Wednesday, July 26, 2017

Pesident Trump's leadership style could be his undoing.


I have watched with some bemusement the internal leadership dynamics of the Trump presidency and White House. Not his politics - the country voted for that. But his leadership style. In fact, I suspect that it is his personal leadership style that will prove to be the most serious challenge in his presidency. 

As a reader of biographies including many of world leaders, I am well aware that their personal quirks, often combined with very smart minds make them the leaders that they are or were. Those who know me know that I read everything I can on Winston Churchill and Franklin Roosevelt, whose leadership style combined with their personal idiosyncrasies made them the leaders that they were. Or, equally, Abraham Lincoln whose team of rivals made his presidency what it was through a tumultuous time in our history. That being said, I have some observations to make about the leadership style of President Trump that I believe could be his undoing. These issues go to the heart of great leadership.

One: The best leaders are crystal clear on their message. 
Clarity is one of the fundamental secrets of good leadership. Clarity means that one has thought through their position and will articulate that position with simplicity. When Roosevelt insisted that the only way that World War Two would end was with unconditional surrender of the Axis powers he clarified the endgame and made all other options of negotiated surrender superfluous.

When President Trump contradicts himself in his messaging he confuses the people around him, makes them look like chumps (especially when he has send them out to defend a prior position) and opens himself up for unnecessary attack. And frankly, it looks amateurish and foolish. Further, it undermines his credibility with other leaders in the world who wonder which Trump they should believe. Continually surprising your own staff will alienate them and eventually erode their trust in their leader.

Two. The best leaders ensure that there is a common narrative that is true, defensible and clear so that the team is on the same page. This is the responsibility of a leader and of his communications team. They need to talk, they need to agree on the message and not be in a position where one or the other is going to contradict their messaging. Clearly this has not been happening in the White House and Sean Spicer and staff have been left out to dry numerous times by the president they are trying hard to serve.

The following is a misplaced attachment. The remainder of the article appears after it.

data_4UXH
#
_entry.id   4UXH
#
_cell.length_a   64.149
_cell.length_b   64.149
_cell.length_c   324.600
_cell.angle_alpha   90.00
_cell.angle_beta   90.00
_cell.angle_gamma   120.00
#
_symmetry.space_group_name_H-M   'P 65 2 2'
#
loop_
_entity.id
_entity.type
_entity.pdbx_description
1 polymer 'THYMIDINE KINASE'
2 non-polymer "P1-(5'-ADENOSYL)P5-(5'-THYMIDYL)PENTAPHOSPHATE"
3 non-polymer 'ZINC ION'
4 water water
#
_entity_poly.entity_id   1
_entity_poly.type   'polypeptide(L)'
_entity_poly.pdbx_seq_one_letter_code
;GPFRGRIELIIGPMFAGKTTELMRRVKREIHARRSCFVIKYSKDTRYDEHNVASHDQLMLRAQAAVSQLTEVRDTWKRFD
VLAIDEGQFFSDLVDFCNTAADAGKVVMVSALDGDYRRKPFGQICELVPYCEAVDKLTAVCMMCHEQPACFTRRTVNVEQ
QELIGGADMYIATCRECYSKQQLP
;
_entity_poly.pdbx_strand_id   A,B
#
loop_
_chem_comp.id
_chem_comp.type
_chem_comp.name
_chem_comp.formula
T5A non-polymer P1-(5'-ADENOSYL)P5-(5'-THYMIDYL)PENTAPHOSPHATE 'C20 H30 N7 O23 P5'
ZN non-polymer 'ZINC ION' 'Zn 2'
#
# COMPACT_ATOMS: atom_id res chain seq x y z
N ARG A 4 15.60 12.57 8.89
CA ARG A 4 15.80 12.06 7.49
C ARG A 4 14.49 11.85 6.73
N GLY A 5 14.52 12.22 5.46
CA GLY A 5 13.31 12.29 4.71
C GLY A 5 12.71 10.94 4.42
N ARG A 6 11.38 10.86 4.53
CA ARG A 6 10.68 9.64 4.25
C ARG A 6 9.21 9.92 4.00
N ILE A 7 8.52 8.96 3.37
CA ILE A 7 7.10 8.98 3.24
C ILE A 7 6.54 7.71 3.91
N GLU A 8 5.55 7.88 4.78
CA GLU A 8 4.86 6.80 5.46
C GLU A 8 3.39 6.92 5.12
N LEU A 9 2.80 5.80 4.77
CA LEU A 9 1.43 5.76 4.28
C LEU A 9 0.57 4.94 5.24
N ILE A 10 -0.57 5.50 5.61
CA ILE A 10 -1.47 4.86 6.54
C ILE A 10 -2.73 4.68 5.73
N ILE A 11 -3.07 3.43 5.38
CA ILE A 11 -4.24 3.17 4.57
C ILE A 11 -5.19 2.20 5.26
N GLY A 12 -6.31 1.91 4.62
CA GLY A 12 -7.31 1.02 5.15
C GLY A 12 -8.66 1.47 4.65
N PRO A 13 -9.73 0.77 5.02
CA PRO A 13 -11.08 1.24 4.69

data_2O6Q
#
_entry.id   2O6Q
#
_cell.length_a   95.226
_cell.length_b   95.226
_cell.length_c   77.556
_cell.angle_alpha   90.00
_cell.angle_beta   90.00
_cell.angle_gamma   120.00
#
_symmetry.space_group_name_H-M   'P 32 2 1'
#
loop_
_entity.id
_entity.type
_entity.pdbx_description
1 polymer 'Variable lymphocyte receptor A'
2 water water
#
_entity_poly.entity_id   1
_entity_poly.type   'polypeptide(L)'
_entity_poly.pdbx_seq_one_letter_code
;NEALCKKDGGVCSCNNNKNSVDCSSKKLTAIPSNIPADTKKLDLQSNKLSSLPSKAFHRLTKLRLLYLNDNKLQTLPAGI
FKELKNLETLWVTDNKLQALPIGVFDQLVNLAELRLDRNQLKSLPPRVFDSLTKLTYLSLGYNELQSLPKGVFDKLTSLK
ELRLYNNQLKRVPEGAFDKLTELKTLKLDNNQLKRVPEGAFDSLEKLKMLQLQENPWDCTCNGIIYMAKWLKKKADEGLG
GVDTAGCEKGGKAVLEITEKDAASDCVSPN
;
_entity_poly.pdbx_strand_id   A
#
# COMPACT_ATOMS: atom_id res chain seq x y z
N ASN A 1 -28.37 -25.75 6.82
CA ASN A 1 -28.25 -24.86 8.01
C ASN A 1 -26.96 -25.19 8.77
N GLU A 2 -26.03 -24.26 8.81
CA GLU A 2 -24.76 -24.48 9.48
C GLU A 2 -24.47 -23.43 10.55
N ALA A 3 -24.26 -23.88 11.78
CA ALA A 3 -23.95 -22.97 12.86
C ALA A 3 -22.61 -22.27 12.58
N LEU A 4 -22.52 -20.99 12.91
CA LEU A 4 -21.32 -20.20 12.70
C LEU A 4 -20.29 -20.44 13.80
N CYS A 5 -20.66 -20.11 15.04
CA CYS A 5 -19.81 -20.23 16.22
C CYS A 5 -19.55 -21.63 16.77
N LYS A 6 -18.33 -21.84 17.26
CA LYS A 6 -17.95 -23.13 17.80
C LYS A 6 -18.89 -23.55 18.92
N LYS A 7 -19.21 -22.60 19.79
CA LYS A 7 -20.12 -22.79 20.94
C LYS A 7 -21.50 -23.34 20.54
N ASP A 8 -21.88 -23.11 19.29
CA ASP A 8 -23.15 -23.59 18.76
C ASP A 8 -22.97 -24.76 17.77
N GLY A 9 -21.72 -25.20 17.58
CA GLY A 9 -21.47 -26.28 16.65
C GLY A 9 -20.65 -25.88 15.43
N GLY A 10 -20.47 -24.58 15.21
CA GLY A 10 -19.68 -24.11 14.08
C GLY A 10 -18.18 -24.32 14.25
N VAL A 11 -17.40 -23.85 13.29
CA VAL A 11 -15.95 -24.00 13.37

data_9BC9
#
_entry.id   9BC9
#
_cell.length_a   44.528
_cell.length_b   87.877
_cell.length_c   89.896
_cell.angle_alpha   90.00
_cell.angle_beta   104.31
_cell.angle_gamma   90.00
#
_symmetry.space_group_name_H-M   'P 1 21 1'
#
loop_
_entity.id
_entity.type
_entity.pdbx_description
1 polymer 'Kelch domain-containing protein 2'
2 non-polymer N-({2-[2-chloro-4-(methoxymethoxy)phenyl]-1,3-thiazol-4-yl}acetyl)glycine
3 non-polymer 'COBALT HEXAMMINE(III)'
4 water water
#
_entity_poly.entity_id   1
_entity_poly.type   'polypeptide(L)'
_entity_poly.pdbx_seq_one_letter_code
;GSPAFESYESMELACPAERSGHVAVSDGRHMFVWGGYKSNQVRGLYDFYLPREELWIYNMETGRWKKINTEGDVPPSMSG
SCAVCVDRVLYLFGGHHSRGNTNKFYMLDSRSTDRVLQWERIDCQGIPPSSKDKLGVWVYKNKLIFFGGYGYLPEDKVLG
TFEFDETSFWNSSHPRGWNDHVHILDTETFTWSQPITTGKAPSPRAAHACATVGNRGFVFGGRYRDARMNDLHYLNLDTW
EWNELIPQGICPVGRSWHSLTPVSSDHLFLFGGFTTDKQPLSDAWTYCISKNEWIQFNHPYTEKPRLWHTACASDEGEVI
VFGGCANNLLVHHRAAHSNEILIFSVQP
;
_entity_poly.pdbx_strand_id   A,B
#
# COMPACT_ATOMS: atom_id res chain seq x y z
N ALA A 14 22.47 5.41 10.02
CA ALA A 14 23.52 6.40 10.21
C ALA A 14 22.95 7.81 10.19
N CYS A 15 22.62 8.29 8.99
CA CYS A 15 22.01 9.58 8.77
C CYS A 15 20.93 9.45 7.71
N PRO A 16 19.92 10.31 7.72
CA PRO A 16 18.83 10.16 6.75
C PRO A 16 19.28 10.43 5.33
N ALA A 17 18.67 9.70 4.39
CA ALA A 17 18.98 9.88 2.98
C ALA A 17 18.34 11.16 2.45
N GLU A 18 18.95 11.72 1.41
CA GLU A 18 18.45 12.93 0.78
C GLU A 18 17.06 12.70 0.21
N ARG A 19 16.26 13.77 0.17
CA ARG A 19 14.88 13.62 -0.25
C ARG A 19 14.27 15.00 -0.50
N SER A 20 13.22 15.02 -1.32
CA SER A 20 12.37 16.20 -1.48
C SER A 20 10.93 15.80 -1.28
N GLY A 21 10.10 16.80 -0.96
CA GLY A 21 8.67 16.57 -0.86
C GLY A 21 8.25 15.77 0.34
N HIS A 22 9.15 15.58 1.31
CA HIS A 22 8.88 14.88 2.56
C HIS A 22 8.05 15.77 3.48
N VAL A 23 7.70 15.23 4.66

While Saturday Night Live has pilloried Sean Spicer nicely, at the core of Sean's challenge is a leader who loves to sow confusion at the expense of his staff. Sean became ineffective, I would argue, because of the individual he was working for and his dysfunctional leadership style. If I were Sean I would be bitter at how my leader had treated me.

Three. The best leaders support their staff in public and air their issues in private. Whatever one thinks of Jeff Sessions, he is currently being undermined directly and publically by the one who appointed him to his leadership role. Good leaders do not undermine their own staff! This week President Trump called Sessions a "beleaguered A G." Of course if he is beleaguered it is the President who has created the situation for Sessions. This is not only highly unprofessional but it is also disrespectful, counter productive and demonstrated that the "boss does not have the staff's back." 

I suspect that Sessions will choose to leave his role and I also predict that some others will choose to leave early because of their growing conviction that if this could happen to one of their team members it could just as easily happen to them. Of course, the President has also undermined others with whom he disagrees, which leads me to the next issue. 

Four, the best leaders respect differences of opinion and actively solicit alternate points of view. The reason that Lincoln's Team of Rivals worked as well as it did was that he wanted differing points of view, respected them and insisted that his team worked together. This was also true of FDR whose team members did not always like one another but who chose to work together through the issues of the depression and the war.